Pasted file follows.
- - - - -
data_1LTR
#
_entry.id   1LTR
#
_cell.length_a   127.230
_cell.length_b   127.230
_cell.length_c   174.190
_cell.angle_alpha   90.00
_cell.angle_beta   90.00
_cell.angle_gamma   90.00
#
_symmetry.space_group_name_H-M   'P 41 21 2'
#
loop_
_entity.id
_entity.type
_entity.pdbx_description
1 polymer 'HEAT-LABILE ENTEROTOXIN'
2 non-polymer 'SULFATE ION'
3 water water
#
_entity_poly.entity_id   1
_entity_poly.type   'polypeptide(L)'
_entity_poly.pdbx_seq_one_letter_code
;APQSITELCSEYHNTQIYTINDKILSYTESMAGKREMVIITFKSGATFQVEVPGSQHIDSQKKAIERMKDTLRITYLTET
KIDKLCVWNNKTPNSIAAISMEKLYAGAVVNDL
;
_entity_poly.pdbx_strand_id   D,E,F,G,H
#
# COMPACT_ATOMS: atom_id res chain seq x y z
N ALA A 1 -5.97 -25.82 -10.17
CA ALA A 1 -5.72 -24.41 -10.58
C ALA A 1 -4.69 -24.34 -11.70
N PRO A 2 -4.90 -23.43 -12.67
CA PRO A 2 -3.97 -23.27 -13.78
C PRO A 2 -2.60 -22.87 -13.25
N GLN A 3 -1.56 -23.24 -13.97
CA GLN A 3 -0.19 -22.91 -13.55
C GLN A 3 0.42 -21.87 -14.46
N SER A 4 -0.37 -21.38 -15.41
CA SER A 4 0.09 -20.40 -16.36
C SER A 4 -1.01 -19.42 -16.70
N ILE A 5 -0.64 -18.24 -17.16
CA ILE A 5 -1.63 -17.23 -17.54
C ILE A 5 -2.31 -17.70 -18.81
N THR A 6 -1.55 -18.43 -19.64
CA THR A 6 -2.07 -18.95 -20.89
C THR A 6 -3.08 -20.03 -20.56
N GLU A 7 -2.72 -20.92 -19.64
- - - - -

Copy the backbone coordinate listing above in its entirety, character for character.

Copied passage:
data_1LTR
#
_entry.id   1LTR
#
_cell.length_a   127.230
_cell.length_b   127.230
_cell.length_c   174.190
_cell.angle_alpha   90.00
_cell.angle_beta   90.00
_cell.angle_gamma   90.00
#
_symmetry.space_group_name_H-M   'P 41 21 2'
#
loop_
_entity.id
_entity.type
_entity.pdbx_description
1 polymer 'HEAT-LABILE ENTEROTOXIN'
2 non-polymer 'SULFATE ION'
3 water water
#
_entity_poly.entity_id   1
_entity_poly.type   'polypeptide(L)'
_entity_poly.pdbx_seq_one_letter_code
;APQSITELCSEYHNTQIYTINDKILSYTESMAGKREMVIITFKSGATFQVEVPGSQHIDSQKKAIERMKDTLRITYLTET
KIDKLCVWNNKTPNSIAAISMEKLYAGAVVNDL
;
_entity_poly.pdbx_strand_id   D,E,F,G,H
#
# COMPACT_ATOMS: atom_id res chain seq x y z
N ALA A 1 -5.97 -25.82 -10.17
CA ALA A 1 -5.72 -24.41 -10.58
C ALA A 1 -4.69 -24.34 -11.70
N PRO A 2 -4.90 -23.43 -12.67
CA PRO A 2 -3.97 -23.27 -13.78
C PRO A 2 -2.60 -22.87 -13.25
N GLN A 3 -1.56 -23.24 -13.97
CA GLN A 3 -0.19 -22.91 -13.55
C GLN A 3 0.42 -21.87 -14.46
N SER A 4 -0.37 -21.38 -15.41
CA SER A 4 0.09 -20.40 -16.36
C SER A 4 -1.01 -19.42 -16.70
N ILE A 5 -0.64 -18.24 -17.16
CA ILE A 5 -1.63 -17.23 -17.54
C ILE A 5 -2.31 -17.70 -18.81
N THR A 6 -1.55 -18.43 -19.64
CA THR A 6 -2.07 -18.95 -20.89
C THR A 6 -3.08 -20.03 -20.56
N GLU A 7 -2.72 -20.92 -19.64